TREM2 is upregulated in amyloid plaque-associated microglia in aged APP23 transgenic mice

Institute of Clinical Neuroanatomy, Johann Wolfgang Goethe-University, Theodor-Stern-Kai 7, Frankfurt am Main, Germany.
Glia (Impact Factor: 6.03). 10/2008; 56(13):1438-47. DOI: 10.1002/glia.20710
Source: PubMed

ABSTRACT Alzheimer's disease (AD) is characterized by extracellular deposits of amyloid-beta protein which attract dense clusters of microglial cells. Here, we analyzed amyloid plaque-associated areas in aged APP23 transgenic mice, an animal model of AD, by combining laser microdissection with microarray analysis and quantitative RT-PCR (qPCR). By comparing gene expression profiles, we found that 538 genes (1.3% of a total of 41,234 analyzed genes) were differentially expressed in plaque-associated versus plaque-free tissue of aged APP23 transgenic mice. One of these genes is the microglia-associated triggering receptor expressed on myeloid cells (TREM2) which enhances phagocytosis, but abrogates cytokine production as well as TLR and Fc receptor-mediated induction of TNF secretion. Western Blot analysis demonstrated an upregulation of TREM2 protein in APP23 transgenic compared with nontransgenic mice. Confocal imaging studies, furthermore, confirmed colocalization of TREM2 protein with microglia. Thus, when TREM2 is induced on microglia in plaque-loaded brain areas the respective signaling may prevent inflammation-induced bystander damage of neurons. At the same time, TREM2 signaling may also account for the failure to sufficiently eliminate extracellular amyloid with the help of a systemic immune response.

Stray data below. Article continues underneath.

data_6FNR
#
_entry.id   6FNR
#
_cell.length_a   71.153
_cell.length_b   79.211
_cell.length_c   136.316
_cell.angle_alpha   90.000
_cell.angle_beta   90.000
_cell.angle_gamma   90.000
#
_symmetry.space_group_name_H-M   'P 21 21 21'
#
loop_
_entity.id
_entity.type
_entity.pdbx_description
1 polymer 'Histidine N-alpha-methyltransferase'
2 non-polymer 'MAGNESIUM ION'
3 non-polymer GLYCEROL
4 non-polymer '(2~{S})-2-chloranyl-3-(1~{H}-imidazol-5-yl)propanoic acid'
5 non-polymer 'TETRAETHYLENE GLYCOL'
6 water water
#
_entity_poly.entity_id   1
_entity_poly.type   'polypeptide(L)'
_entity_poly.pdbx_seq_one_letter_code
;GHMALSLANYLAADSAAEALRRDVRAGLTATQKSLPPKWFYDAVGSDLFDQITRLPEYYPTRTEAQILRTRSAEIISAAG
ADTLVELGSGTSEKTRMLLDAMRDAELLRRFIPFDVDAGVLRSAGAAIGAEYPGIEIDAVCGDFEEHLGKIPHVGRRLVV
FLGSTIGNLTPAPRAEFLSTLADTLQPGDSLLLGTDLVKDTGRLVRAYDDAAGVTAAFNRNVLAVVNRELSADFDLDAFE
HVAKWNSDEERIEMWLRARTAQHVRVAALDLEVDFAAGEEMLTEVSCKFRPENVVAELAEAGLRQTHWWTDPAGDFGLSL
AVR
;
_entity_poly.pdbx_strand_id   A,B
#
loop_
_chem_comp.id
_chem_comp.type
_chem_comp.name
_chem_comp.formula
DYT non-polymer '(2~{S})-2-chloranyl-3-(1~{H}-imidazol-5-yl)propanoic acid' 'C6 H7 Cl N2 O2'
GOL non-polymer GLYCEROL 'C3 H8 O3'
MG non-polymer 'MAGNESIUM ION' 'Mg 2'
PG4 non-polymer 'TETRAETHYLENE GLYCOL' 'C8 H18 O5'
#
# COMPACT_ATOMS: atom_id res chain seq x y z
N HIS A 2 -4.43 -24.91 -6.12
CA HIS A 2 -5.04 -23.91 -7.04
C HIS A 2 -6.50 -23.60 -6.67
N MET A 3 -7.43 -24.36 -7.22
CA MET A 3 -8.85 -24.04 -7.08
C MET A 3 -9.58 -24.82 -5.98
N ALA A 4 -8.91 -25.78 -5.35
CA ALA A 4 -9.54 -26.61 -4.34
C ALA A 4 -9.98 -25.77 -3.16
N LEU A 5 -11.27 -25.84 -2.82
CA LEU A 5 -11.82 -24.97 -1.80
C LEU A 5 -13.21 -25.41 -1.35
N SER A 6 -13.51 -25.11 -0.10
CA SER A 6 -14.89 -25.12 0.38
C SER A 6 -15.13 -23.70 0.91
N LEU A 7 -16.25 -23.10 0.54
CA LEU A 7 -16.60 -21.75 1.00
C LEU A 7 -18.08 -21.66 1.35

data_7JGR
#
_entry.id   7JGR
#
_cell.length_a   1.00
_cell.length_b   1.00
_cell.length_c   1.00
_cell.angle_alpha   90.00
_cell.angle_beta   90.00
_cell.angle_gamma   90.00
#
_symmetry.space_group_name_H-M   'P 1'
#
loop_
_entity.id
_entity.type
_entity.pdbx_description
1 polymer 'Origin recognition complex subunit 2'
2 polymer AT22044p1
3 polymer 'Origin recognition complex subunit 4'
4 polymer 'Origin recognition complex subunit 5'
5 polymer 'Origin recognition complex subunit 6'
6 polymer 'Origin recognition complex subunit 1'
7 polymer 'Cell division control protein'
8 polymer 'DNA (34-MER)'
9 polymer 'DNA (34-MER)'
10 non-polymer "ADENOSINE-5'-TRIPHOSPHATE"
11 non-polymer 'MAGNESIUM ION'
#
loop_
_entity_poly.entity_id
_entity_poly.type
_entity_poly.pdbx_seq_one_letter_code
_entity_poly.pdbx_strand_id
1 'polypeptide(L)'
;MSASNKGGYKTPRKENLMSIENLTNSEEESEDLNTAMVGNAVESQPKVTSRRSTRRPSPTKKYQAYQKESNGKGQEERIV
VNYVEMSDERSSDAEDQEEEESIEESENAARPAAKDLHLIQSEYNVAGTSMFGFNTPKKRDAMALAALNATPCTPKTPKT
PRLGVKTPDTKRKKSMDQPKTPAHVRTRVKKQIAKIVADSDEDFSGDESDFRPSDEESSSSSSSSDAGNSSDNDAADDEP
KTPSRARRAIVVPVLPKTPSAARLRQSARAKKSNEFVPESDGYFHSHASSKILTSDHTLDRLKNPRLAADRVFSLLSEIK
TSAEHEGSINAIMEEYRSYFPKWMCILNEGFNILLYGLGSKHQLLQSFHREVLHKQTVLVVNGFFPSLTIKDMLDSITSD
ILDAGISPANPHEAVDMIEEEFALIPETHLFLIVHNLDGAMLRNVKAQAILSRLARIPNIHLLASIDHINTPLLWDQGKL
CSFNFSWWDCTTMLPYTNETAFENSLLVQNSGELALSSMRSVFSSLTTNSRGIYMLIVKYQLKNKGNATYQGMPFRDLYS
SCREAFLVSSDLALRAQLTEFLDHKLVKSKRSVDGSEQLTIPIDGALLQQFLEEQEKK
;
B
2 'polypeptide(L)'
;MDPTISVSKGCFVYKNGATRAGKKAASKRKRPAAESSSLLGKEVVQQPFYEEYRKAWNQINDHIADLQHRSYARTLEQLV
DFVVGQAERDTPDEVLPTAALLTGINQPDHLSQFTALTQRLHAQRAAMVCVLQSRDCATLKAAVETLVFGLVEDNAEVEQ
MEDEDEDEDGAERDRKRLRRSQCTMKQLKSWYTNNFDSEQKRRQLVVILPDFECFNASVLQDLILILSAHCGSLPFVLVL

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    • "These findings have prompted studies of TREM2 in other neurodegenerative conditions such as Alzheimer's disease (AD). TREM2 has been reported to be up-regulated in mouse models of AD (Frank et al., 2008), anddcruciallyd2 independent studies have found that variants of TREM2 are associated with a greater risk of developing AD * Corresponding authors at: Institute of Neuropathology, University Hospital of Zurich, Schmelzbergstrasse 12, CH-8091 Zurich, Switzerland. Tel.: þ41-44-255- 2108; fax: þ41-44-255-4402. "
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    ABSTRACT: Dysfunctional variants of the innate immune cell surface receptor TREM2 (triggering receptor expressed on myeloid cells-2) were identified as major genetic risk factors for Alzheimer's disease and other neurodegenerative conditions. Here we assessed a possible involvement of TREM2 in prion disease. We report that TREM2 expression by microglia is significantly up-regulated upon prion infection. However, depletion of TREM2 did not affect disease incubation time and survival after intracerebral prion infection. Interestingly, markers of microglial activation were attenuated in prion-infected TREM2(-/-) mice, suggesting an involvement of TREM2 in prion-induced microglial activation. Further phenotype profiling of microglia revealed that TREM2 deficiency did not change microglial phenotypes. We conclude that TREM2 is involved in prion-induced microglial activation but does not noticeably modulate the pathogenesis of experimental prion infections. Copyright © 2015 Elsevier Inc. All rights reserved.
    Neurobiology of aging 02/2015; 36(5). DOI:10.1016/j.neurobiolaging.2015.02.019 · 4.85 Impact Factor